Shibboleth Authentication on IIS

by Leroy Altman

As you may have heard, Stanford is moving away from their in-house created authentication software known as “WebAuth” to an industry standard Open Source technology called SAML2.  Software called “Shibboleth” is available to leverage SAML2 and it includes a version created for Microsoft’s Internet Information Server (IIS) web server running on Windows.

This article was gathered from two great sources listed below, and I encourage you to read both for more details.  This article is really just the tip of the iceberg:

There are two new terms to know:

  • Identity Provider (IDP):  This is Stanford’s central authentication service
  • Service Provider (SP):  This is your web server

Installation:  This is a quick summary of how to get Shibboleth installed and working on a Windows IIS web site.

Some prerequisites:

  • Windows Server 2012 R2 w/ IIS installed.
  • In addition to the default IIS modules, you’ll also need to add Management Compatibility components:
    • IIS 6 WMI
    • IIS 6 Metabase compatibility
    • IIS 6 Scripting tools
    • IIS 6 Management Console
  • Install ISAPI filter and Extensions [located in Web Server (IIS) → Web Server → Application Development]
  • A “Default Web Site” which has a default page, used for testing.
  • A “/secure” subfolder under the root, also with a test page.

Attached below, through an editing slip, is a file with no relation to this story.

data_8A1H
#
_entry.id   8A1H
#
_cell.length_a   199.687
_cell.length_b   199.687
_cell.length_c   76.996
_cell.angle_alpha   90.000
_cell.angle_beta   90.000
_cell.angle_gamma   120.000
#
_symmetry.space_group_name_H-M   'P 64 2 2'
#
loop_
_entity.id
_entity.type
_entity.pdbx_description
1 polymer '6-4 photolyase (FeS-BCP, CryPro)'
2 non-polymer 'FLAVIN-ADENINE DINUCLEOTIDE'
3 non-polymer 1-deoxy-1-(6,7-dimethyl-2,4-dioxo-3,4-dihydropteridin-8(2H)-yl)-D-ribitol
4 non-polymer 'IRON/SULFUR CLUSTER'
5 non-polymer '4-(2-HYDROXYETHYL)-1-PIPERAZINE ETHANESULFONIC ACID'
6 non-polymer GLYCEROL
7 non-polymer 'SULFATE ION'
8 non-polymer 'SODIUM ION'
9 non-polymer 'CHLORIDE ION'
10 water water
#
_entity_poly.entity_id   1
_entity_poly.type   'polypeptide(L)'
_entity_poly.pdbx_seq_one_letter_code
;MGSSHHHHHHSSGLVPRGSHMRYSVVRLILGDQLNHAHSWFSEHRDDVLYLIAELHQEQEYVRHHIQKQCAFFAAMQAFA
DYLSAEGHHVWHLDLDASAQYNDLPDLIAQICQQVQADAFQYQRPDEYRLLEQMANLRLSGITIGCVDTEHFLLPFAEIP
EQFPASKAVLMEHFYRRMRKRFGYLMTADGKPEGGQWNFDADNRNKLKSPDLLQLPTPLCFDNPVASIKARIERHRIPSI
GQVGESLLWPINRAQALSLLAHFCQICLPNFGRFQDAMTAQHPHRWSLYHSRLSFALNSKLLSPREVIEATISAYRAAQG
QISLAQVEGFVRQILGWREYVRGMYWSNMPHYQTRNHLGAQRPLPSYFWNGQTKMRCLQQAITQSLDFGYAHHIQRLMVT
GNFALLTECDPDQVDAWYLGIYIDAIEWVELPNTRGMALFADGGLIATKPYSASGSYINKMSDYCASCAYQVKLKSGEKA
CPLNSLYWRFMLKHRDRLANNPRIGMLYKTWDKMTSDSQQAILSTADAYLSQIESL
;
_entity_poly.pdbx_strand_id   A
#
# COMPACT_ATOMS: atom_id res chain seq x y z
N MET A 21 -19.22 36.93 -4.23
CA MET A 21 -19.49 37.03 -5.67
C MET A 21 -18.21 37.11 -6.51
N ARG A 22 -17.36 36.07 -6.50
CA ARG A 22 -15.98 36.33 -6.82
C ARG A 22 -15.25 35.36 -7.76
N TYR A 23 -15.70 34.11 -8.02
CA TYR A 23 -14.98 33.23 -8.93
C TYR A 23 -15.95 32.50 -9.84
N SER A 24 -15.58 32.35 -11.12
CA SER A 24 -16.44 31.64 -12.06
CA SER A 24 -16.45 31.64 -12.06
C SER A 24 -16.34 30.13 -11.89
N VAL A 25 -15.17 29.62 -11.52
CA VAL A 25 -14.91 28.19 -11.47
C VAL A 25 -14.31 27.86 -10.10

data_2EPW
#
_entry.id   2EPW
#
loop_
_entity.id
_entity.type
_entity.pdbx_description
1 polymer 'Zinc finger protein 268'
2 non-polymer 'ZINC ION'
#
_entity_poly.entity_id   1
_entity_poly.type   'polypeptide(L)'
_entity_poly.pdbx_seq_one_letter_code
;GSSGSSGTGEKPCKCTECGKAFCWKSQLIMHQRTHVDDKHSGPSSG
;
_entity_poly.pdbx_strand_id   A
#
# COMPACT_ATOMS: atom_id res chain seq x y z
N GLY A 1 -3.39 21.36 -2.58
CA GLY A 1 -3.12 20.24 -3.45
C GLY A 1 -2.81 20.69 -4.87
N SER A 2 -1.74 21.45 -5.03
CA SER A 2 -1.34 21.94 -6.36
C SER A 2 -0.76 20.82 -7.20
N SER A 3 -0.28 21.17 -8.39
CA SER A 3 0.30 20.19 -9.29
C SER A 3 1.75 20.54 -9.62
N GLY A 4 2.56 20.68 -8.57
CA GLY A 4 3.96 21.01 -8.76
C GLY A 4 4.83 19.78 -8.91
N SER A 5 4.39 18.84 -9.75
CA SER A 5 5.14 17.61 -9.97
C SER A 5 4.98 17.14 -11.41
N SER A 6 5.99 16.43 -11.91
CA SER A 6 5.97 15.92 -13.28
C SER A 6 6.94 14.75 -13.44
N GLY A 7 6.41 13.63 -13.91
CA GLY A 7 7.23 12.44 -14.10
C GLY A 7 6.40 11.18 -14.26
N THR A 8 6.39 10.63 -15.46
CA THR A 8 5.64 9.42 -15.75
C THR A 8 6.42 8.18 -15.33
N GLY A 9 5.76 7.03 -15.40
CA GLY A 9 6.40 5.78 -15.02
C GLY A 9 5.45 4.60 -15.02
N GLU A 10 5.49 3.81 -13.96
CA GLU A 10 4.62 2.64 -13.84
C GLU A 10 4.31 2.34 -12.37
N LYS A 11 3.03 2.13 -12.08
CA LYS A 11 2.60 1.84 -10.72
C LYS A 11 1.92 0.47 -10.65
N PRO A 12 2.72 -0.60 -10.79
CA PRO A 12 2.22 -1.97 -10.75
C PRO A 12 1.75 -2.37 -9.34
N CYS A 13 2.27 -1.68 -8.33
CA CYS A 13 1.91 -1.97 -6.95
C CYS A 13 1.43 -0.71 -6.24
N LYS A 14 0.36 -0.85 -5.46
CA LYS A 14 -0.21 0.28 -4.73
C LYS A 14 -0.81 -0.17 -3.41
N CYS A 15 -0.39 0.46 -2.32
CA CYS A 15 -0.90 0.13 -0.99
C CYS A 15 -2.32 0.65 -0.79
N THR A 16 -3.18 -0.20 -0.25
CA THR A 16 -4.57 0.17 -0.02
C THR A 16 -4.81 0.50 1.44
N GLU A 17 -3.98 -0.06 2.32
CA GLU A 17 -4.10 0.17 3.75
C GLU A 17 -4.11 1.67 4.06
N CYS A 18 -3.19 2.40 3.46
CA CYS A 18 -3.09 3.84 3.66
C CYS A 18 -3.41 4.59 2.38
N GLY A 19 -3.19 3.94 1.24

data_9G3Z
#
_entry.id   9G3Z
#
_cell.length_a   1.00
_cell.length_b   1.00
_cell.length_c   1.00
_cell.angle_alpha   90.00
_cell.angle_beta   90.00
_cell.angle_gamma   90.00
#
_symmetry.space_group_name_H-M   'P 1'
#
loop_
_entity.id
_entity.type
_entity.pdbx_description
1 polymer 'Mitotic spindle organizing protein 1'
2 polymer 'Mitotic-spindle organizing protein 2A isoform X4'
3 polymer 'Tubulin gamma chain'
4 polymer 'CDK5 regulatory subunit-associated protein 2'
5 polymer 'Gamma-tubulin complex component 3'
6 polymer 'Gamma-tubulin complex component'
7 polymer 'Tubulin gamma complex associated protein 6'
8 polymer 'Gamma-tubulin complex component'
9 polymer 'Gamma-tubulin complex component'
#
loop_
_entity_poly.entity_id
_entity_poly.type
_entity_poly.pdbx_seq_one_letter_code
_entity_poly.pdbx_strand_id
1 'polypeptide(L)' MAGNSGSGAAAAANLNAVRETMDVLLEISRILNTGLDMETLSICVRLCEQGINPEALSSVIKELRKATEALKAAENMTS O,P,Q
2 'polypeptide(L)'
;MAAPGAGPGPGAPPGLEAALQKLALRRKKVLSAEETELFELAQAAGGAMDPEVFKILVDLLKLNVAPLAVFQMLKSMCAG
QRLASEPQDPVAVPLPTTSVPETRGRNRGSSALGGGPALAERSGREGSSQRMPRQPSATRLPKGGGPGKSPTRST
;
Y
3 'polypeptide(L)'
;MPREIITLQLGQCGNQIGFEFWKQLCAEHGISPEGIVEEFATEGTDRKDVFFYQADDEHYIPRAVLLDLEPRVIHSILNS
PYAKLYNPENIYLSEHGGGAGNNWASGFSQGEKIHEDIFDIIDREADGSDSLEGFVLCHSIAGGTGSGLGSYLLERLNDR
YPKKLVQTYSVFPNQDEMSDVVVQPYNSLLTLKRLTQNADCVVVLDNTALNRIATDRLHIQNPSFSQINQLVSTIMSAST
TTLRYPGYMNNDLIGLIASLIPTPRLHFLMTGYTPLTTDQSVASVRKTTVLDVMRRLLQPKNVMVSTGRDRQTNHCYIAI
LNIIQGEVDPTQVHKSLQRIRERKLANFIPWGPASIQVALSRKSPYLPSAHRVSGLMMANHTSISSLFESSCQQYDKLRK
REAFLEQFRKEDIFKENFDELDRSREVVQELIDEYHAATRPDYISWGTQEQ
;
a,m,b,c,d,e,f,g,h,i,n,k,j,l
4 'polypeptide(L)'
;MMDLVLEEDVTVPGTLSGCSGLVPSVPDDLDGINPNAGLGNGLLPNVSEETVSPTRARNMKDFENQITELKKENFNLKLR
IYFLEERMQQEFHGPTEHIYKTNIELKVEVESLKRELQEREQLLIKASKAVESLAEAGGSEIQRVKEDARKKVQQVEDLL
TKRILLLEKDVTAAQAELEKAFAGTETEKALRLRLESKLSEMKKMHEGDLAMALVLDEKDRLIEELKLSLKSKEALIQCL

• An SSL certificate installed and working on the website.

Run the Shibboleth Installer.  The most recent version, as of this writing, is here:

The defaults for installation are typically fine to use:

Continue reading “Shibboleth Authentication on IIS”

Granting User Access Without Granting User Access in Windows

by Kevin Tai

I recently had a client who hired a consultant to work on a special project to update their website.  The client initially requested to allow the consultant access to a file share on the server where the website is hosted so that he can update the files.  Then the consultant realized that he needed additional access like restarting the services for the website’s Prod and Dev environments. We could’ve lazily grant him Remote Desktop access to the server and call it the day, but that would be giving him more access than he really needs.  All he really needs to do is to be able to restart 2 services (the production web server and the dev web server) after he makes updates to the environments.

That got me thinking that there must be an alternative way to accomplish this without giving up too much access.  So, I designed a process that would do just that and here’s how it works…

Continue reading “Granting User Access Without Granting User Access in Windows”